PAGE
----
I don’t like to write about corporate matters, but I do like to write about my favorite musical artists – Daryl Hall and John Oates, so when an opportunity presents itself to leverage a Hall and Oates reference in the context of life at the 9:5, I’m willing to make an exception.
I was in a meeting where praise and plaudits were flowing like the Slurpree machine at 7-11 on a hot summer day.
After the backslapping session, I was asked by an associate why I didn’t take more credit for a successful high profile project of which I was an instrumental part.
I answered, “Just call me John Oates.” My colleague was a bit confused by my response.
I shared the story of Hall and Oates’ meteoric ascension to the top of the charts in the 80s, and how during that period, John came to accept the fact that Daryl’s voice had become the sound of Hall and Oates.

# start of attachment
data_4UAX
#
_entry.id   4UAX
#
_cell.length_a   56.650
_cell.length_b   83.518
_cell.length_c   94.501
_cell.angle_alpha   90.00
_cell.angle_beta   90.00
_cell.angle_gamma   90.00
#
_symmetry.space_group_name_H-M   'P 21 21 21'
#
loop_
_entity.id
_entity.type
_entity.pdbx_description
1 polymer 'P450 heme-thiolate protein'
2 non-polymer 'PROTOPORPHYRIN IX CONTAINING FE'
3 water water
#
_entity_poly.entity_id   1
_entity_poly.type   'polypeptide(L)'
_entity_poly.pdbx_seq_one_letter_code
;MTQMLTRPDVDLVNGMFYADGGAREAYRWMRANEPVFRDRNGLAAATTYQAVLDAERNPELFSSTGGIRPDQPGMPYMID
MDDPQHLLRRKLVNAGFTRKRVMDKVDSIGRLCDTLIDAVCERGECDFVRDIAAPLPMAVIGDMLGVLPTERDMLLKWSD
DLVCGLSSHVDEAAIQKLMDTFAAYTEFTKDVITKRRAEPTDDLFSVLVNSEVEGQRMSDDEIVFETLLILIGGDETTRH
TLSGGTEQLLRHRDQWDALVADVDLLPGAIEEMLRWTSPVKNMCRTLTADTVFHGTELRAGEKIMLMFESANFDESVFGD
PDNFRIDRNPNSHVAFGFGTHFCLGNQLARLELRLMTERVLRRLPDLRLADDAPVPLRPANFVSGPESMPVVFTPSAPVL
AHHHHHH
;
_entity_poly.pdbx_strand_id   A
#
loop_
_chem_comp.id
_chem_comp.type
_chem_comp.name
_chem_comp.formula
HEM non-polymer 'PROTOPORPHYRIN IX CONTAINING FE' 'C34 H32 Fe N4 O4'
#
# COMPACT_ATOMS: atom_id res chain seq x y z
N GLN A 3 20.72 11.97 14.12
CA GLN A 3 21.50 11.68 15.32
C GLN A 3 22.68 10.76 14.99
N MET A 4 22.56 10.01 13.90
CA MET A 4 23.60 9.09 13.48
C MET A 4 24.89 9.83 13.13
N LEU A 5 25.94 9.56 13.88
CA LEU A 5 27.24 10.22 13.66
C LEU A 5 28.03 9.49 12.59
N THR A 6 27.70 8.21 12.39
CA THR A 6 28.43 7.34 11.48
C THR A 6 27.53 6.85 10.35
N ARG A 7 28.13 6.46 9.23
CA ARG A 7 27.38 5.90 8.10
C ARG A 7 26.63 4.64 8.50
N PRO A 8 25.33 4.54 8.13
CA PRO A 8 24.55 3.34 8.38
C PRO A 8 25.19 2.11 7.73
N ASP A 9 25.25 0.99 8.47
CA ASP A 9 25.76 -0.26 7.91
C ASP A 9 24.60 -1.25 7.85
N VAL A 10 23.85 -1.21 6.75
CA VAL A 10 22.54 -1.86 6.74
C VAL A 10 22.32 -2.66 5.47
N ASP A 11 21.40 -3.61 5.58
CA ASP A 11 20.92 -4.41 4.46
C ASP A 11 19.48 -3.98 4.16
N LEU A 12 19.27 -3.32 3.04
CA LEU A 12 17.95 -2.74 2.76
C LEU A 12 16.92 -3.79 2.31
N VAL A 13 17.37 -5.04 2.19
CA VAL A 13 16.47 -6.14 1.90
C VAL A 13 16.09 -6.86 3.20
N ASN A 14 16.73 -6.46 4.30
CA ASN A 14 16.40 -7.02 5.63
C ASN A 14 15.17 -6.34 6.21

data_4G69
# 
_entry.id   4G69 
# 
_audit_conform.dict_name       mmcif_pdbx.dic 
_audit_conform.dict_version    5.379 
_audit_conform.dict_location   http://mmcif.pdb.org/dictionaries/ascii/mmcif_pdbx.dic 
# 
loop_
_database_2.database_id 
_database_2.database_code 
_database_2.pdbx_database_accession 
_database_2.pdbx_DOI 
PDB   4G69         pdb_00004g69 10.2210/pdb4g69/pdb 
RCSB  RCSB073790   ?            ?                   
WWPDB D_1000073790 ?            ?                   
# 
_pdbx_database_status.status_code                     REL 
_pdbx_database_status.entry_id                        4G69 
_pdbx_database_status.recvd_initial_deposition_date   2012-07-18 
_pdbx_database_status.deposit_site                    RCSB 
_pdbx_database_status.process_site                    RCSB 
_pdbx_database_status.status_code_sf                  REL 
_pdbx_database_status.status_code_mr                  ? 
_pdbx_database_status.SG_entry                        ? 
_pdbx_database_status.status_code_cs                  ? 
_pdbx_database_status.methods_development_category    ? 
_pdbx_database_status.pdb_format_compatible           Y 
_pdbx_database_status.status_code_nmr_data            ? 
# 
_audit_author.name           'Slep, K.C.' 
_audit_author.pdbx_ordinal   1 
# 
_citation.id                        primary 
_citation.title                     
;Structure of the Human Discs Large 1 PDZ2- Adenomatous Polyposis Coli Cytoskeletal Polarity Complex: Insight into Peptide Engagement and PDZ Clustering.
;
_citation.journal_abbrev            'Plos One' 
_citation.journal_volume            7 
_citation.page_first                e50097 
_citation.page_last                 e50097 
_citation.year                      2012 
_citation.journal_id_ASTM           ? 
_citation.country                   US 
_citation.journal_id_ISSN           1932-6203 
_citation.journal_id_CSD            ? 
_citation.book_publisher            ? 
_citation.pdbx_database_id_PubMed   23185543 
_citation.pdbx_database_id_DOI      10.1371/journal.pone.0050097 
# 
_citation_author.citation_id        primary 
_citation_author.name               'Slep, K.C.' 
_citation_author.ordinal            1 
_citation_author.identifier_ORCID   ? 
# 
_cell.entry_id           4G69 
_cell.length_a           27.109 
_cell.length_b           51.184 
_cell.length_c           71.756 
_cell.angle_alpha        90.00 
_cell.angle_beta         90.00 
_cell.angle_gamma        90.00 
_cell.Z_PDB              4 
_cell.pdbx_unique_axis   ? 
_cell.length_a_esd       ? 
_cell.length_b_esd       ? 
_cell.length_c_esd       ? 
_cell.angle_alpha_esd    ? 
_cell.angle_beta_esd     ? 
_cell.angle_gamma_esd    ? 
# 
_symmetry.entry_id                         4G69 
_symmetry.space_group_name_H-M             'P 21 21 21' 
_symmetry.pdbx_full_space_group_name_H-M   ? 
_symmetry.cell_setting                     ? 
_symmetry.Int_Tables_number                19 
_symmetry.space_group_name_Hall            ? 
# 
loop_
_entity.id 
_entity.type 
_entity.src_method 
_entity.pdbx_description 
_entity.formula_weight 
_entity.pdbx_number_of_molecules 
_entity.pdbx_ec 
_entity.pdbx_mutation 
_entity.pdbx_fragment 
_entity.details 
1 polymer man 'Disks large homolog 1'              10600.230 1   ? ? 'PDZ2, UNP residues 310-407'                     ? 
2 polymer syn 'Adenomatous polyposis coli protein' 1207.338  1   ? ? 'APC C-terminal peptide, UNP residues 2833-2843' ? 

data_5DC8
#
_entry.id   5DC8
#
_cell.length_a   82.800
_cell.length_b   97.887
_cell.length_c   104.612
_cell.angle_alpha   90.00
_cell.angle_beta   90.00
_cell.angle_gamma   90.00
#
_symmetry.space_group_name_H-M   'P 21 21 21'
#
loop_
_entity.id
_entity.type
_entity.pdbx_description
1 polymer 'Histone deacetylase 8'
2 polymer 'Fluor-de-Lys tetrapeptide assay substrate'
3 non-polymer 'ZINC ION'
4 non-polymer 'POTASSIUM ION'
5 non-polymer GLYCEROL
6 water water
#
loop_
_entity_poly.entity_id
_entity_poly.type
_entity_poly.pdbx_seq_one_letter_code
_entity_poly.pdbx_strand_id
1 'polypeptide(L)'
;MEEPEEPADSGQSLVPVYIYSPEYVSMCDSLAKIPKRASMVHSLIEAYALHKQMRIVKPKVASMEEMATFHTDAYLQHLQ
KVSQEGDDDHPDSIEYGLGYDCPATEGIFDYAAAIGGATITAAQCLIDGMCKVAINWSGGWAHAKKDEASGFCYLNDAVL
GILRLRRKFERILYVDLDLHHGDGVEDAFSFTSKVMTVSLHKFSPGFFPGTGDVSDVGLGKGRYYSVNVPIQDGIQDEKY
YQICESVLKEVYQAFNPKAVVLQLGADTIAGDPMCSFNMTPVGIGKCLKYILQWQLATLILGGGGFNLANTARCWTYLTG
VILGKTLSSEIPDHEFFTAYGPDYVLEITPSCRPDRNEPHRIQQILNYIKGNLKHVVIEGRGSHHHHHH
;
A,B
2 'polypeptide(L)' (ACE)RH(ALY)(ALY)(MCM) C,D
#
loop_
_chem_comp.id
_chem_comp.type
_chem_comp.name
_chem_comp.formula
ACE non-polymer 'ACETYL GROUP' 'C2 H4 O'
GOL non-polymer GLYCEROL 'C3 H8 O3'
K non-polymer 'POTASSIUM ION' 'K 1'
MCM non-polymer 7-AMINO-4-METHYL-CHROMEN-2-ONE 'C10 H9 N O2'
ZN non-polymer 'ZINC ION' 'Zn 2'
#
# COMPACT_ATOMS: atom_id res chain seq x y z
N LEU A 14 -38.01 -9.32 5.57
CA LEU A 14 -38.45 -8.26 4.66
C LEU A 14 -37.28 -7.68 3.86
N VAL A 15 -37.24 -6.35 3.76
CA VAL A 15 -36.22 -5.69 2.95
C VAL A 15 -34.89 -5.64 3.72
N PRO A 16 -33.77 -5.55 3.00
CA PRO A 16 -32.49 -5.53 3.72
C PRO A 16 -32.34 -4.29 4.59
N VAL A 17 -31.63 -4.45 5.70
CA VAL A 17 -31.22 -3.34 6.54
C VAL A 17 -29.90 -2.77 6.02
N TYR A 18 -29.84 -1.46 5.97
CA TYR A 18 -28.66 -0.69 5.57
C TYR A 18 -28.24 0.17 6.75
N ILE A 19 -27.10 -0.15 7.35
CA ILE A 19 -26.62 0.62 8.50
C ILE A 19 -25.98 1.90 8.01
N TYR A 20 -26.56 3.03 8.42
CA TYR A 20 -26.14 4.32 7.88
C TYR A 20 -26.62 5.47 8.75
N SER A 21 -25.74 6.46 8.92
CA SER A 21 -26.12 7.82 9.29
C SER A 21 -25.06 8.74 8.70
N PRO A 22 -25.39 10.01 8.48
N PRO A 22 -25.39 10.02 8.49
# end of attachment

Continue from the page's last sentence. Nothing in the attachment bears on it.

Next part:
My co-worker still didn’t get it, so I continued.
John understood that Daryl sang the hits. The hits sold records. The records drew (and still do) revenue.
Even though he wrote, co-wrote and/or arranged a respectable number of their most memorable songs, John – a decent vocalist in his own right – saw the wisdom and good business sense in taking a back seat – vocally speaking – to Daryl.
And I told my colleague that’s what I did – metaphorically speaking – during our meeting, and in most aspects of my professional life.
Much like my soft spoken, spotlight-shunning idol, I don’t need to be the front man. I know my worth and what I bring to the table. Sadly, too often we encounter – shall we say – lead singers who would do a better job gassing up the tour bus than carrying a tune center stage.
With skin that fits me comfortably like a glove, I’m perfectly fine singing background vocals (of course until it’s time to embark on a solo tour – a story for another day).
With advancing age comes (if you’re lucky) advancing self-awareness. It’s just another positive side effect – The Oates effect – of life in the middle ages.